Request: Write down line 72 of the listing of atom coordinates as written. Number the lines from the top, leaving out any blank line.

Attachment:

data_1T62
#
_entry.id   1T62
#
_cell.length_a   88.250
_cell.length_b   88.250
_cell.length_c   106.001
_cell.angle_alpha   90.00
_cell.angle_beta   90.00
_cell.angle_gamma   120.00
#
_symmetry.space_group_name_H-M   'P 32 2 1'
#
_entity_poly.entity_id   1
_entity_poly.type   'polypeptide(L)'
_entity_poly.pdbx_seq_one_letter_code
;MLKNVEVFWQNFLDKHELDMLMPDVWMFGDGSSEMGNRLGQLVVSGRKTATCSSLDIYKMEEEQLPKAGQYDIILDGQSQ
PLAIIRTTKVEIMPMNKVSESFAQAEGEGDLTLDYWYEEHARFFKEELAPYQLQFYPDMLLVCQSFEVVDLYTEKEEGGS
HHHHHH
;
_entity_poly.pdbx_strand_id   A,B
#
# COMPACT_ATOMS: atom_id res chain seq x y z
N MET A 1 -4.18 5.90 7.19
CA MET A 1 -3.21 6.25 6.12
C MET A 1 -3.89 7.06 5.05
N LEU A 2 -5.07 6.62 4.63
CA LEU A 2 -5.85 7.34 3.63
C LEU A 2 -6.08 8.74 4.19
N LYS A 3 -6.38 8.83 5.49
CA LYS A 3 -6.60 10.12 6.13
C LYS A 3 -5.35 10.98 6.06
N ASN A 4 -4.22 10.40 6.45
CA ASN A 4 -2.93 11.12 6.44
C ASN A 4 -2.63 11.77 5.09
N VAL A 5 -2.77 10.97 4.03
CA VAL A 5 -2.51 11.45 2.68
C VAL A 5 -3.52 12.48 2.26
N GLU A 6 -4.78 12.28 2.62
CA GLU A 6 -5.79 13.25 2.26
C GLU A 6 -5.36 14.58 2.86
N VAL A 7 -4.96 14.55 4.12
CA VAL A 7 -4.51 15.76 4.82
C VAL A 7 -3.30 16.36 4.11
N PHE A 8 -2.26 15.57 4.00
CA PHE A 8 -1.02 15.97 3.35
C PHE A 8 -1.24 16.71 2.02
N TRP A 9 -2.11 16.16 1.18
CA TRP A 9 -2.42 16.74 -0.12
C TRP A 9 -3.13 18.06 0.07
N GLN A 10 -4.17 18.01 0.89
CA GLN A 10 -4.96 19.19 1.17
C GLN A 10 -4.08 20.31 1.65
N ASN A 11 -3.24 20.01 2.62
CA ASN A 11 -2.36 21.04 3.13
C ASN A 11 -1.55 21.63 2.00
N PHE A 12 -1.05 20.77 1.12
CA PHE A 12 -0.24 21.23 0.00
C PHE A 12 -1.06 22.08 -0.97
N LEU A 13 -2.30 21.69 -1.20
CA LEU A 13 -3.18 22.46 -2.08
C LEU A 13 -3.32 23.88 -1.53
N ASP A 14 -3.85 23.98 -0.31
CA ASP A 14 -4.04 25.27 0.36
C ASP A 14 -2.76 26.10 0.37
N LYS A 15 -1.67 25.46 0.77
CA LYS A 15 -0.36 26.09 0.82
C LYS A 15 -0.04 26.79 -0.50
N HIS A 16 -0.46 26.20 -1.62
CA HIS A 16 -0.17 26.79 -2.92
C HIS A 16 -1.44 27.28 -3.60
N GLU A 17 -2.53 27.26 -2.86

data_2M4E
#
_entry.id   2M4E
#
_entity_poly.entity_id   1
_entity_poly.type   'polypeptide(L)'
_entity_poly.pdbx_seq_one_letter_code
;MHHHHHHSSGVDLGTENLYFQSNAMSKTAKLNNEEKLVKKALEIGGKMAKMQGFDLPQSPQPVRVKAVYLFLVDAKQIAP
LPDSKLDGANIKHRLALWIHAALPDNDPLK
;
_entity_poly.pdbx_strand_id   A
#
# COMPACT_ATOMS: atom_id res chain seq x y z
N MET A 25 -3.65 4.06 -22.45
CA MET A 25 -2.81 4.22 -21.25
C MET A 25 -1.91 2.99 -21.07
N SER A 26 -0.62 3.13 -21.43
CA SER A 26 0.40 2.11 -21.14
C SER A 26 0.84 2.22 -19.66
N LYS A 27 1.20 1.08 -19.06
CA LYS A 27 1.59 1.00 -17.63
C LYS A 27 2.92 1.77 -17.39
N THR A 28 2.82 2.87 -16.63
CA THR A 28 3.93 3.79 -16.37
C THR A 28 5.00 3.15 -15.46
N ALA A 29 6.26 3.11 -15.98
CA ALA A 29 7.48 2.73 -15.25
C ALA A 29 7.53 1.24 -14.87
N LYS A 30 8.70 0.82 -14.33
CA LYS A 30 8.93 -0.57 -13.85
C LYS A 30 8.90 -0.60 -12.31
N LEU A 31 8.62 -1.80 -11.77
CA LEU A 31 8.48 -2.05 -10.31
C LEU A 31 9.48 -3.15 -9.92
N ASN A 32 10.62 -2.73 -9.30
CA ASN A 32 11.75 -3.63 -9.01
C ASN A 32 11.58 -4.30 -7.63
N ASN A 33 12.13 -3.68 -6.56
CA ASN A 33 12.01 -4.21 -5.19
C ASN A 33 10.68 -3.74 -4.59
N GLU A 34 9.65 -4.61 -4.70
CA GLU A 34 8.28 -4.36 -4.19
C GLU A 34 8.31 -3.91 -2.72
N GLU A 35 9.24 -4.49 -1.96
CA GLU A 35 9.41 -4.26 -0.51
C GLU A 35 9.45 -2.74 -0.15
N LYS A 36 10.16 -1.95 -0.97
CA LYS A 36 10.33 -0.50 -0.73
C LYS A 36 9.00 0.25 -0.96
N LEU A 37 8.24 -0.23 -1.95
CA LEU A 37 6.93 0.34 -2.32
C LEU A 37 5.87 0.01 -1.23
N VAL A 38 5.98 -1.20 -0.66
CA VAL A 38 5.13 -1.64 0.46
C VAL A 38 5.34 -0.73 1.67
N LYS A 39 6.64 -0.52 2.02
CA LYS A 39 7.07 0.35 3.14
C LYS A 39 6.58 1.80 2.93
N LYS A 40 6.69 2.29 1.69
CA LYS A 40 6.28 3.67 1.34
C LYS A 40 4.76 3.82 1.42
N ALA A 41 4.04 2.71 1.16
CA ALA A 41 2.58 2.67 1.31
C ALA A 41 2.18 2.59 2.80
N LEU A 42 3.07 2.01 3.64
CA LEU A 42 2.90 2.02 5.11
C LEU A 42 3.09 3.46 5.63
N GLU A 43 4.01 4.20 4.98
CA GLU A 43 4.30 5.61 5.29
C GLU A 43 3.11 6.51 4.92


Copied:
N GLU A 17 -2.53 27.26 -2.86